Today was MRI day for me. I silenced my own inner activist, walked up the street to the private medical imaging clinic, and handed over my debit card to the nice lady behind the counter.
Having been through the INCREDIBLY busy imaging facility at the hospital, I was stunned by how relaxed and friendly everyone was. Kind of like the dentist's office, except the television was up on the wall instead of set into the ceiling, and it seemed unlikely that anyone would approach me with sharp metal instruments. (I hoped.) And CLEAN! I mean, our local hospital is not dirty by any stretch, but it is old. It does get a lot of use. (And I, for one, am very grateful that it rarely shuts down for maintenance.) At this private clinic, everything right down to the chairs was new – without wear, stains or visible damage. Again: Like the dentist's office.
I signed documents confirming I have no bits of metal in my body, haven't had any metallic ink tattoos applied or removed, haven't had surgery of any kind ever, and have never attempted welding. Combined with the docs I signed at my physician's office, the telephone conversation with the booking staff, and the questionnaire I filled out in the waiting area, I must've addressed the no-metal-in-my-body issue at least six times.
Were they overreacting? Maybe. After hearing about how silver-infused athletic underwear can cause burns when exposed to the super-magnet for too long.... Weeeell, it IS good to be thorough. I removed my copper fibre sport socks and marveled again at the grit-free floor.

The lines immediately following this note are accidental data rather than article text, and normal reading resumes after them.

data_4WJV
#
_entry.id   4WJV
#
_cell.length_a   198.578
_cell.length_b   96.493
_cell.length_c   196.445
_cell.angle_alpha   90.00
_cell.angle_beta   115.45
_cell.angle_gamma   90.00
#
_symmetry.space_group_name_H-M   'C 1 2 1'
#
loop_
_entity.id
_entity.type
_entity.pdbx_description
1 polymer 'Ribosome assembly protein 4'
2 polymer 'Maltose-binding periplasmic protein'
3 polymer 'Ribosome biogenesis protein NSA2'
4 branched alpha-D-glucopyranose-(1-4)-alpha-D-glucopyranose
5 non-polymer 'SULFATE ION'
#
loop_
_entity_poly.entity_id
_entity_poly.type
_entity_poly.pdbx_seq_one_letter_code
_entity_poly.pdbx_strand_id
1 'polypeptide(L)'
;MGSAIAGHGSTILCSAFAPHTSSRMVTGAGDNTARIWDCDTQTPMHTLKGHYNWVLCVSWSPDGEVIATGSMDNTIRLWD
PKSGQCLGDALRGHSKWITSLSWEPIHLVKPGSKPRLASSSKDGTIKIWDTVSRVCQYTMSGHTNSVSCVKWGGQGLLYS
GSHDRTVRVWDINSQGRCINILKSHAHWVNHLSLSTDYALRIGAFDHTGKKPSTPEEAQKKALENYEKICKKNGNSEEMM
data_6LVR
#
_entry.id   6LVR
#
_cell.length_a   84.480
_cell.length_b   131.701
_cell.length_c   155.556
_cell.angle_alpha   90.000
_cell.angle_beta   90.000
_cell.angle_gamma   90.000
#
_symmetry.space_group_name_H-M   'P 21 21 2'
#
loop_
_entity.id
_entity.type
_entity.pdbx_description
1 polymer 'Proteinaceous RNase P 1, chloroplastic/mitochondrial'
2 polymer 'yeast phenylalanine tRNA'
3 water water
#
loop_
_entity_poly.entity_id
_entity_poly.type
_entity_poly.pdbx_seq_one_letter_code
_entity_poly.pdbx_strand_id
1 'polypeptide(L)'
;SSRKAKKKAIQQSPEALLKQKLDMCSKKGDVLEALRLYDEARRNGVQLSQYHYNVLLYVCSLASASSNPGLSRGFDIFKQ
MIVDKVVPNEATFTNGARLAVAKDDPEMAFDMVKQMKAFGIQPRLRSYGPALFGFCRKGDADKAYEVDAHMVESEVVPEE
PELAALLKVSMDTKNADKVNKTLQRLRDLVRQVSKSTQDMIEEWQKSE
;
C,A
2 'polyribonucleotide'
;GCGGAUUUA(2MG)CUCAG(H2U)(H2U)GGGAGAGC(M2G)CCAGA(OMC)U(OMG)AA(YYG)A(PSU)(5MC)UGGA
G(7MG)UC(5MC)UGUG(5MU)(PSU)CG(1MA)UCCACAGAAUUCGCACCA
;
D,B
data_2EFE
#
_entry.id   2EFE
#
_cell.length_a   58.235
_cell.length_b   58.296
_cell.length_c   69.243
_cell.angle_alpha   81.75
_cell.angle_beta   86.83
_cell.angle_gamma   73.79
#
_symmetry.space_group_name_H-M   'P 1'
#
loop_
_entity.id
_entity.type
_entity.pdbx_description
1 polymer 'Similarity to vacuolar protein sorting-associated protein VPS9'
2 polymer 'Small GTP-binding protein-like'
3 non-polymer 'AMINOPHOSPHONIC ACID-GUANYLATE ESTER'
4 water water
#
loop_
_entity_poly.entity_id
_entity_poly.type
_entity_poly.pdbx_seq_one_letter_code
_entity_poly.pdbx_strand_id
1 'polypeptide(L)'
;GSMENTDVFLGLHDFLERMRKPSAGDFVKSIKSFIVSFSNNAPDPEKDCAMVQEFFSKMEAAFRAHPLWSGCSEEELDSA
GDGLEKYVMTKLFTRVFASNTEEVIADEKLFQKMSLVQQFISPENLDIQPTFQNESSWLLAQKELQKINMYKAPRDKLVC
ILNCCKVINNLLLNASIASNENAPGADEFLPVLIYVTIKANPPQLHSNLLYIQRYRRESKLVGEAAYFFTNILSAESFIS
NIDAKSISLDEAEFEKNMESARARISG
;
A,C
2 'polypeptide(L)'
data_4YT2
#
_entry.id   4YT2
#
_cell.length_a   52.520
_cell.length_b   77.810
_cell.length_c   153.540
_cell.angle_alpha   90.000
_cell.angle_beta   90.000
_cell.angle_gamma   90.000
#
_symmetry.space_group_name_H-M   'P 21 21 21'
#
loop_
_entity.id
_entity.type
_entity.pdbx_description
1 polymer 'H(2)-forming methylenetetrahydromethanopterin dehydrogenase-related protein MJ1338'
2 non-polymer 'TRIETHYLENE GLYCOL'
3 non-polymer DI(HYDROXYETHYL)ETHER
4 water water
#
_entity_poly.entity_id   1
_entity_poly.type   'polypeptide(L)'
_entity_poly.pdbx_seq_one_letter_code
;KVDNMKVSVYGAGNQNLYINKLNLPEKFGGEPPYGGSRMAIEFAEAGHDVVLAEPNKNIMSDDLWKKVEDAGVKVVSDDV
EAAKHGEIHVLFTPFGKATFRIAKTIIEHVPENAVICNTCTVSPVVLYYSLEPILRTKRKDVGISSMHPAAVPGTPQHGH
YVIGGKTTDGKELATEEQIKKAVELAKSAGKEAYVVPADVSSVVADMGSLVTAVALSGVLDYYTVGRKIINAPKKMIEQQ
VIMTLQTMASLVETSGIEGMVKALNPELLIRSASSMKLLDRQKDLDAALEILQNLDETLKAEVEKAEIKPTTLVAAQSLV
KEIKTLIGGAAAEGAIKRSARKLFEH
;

As a matter of fact, I removed everything. Right down to my pillow-case panties. You see, one must enter the MRI machine in a "one size fits all" blue hospital gown. One size fits ALL.
I consider myself to be a basically average sized person. I'm about five feet, four inches tall. Somewhere between 140 and 145 pounds. I wear a size 6 or a size 8, depending on the manufacturer and the cut. And what boobs I had more-or-less deflated after my kids were born, lending padding to my back and thighs through some cruel hormonal magic. So, I would not describe myself as "tiny" – though the intake technician certainly did. Vocally. Especially when four sets of cloth ties and a whole whack of medical tape were required to keep me inside that gown.
Me: "I've been in a fair number of locker rooms. I'm really not that worried about you all seeing my skin."
Female Intake Clerk: (*Uncomfortable chuckle, followed by uncomfortable silence.*)
Me: "Well, I suppose it would be drafty...."
Fully gowned, taped and sockless, I lay down on the narrow sliding table and focused on my breathing while the chatty ladies complimented my TAN – Oh, yes. They did. – then ran me through the no-metal-objects-in-my-body confirmation (again), and advised me to relax, breathe and keep as still as possible.
Yoga, you say? No problem.
And it wasn't, really. I silently metred out rounds of 108 breaths while the machine made its crashing, whirring, screeching, clicking, humming sounds. Noise-cancelling headphones piped in easy-listening rock n' roll, occasionally interrupted by the chatty ladies' warnings that it was going to get loud.
Because, you know, the previous round of klaxon blast decibel magnetic explosions had been quiet....
But still. It was soothing. Watching my breath and taking in the same kind of sensory overload I'd used to soothe my son during the height of colic, I could practically see myself pacing the room while thumping his back with a cupped palm and breathing SHHHHH so close to his ear....
Yeah, I've been sleepy, ever since. Despite four cups of coffee and a couple rows of Oreos. (I have no shame.) Thank goodness there was only a skeleton crew at the dayhome today, because otherwise the slack of watching movies, eating leftover pizza and playing in the mud just wouldn't have been possible. (Thank you.)
My doctor will see the scan tomorrow, and will hopefully call to discuss before the end of the week. Maybe three days before I know what's next with this injury. Three. More. Days.
Yup. You would think I'd be good at waiting, by now.
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